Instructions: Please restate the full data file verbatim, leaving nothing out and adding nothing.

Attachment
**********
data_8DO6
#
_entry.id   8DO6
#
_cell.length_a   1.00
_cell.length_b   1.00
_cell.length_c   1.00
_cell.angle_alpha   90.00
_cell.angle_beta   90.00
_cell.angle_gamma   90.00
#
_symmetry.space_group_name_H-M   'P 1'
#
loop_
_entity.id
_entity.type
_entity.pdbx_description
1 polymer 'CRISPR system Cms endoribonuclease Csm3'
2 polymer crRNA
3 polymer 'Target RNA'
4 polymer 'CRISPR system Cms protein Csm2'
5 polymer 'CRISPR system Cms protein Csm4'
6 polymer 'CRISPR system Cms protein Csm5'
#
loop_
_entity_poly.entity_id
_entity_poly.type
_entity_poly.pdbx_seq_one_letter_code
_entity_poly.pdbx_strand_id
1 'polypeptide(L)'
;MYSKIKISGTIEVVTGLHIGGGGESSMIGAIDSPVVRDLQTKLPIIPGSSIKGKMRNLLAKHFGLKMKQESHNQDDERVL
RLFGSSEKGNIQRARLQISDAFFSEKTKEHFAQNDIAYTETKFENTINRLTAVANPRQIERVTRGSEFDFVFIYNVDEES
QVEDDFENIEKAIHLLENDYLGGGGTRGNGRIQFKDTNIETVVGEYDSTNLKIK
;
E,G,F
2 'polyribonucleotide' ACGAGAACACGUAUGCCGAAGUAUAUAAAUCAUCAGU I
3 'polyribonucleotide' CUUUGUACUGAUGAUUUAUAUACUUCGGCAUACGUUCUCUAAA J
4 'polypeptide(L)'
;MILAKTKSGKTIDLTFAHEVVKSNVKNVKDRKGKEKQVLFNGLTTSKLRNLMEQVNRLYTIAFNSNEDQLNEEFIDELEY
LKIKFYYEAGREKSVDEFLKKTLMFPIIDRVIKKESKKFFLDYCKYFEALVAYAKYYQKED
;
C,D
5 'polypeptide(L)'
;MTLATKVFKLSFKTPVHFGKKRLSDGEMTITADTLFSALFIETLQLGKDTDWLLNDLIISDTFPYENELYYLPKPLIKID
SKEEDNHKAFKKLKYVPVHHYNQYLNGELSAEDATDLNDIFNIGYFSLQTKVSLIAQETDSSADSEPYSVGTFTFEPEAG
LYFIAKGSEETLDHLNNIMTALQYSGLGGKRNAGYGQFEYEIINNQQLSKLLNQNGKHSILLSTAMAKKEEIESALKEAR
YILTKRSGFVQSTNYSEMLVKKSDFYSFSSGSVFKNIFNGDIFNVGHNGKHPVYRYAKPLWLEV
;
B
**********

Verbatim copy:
data_8DO6
#
_entry.id   8DO6
#
_cell.length_a   1.00
_cell.length_b   1.00
_cell.length_c   1.00
_cell.angle_alpha   90.00
_cell.angle_beta   90.00
_cell.angle_gamma   90.00
#
_symmetry.space_group_name_H-M   'P 1'
#
loop_
_entity.id
_entity.type
_entity.pdbx_description
1 polymer 'CRISPR system Cms endoribonuclease Csm3'
2 polymer crRNA
3 polymer 'Target RNA'
4 polymer 'CRISPR system Cms protein Csm2'
5 polymer 'CRISPR system Cms protein Csm4'
6 polymer 'CRISPR system Cms protein Csm5'
#
loop_
_entity_poly.entity_id
_entity_poly.type
_entity_poly.pdbx_seq_one_letter_code
_entity_poly.pdbx_strand_id
1 'polypeptide(L)'
;MYSKIKISGTIEVVTGLHIGGGGESSMIGAIDSPVVRDLQTKLPIIPGSSIKGKMRNLLAKHFGLKMKQESHNQDDERVL
RLFGSSEKGNIQRARLQISDAFFSEKTKEHFAQNDIAYTETKFENTINRLTAVANPRQIERVTRGSEFDFVFIYNVDEES
QVEDDFENIEKAIHLLENDYLGGGGTRGNGRIQFKDTNIETVVGEYDSTNLKIK
;
E,G,F
2 'polyribonucleotide' ACGAGAACACGUAUGCCGAAGUAUAUAAAUCAUCAGU I
3 'polyribonucleotide' CUUUGUACUGAUGAUUUAUAUACUUCGGCAUACGUUCUCUAAA J
4 'polypeptide(L)'
;MILAKTKSGKTIDLTFAHEVVKSNVKNVKDRKGKEKQVLFNGLTTSKLRNLMEQVNRLYTIAFNSNEDQLNEEFIDELEY
LKIKFYYEAGREKSVDEFLKKTLMFPIIDRVIKKESKKFFLDYCKYFEALVAYAKYYQKED
;
C,D
5 'polypeptide(L)'
;MTLATKVFKLSFKTPVHFGKKRLSDGEMTITADTLFSALFIETLQLGKDTDWLLNDLIISDTFPYENELYYLPKPLIKID
SKEEDNHKAFKKLKYVPVHHYNQYLNGELSAEDATDLNDIFNIGYFSLQTKVSLIAQETDSSADSEPYSVGTFTFEPEAG
LYFIAKGSEETLDHLNNIMTALQYSGLGGKRNAGYGQFEYEIINNQQLSKLLNQNGKHSILLSTAMAKKEEIESALKEAR
YILTKRSGFVQSTNYSEMLVKKSDFYSFSSGSVFKNIFNGDIFNVGHNGKHPVYRYAKPLWLEV
;
B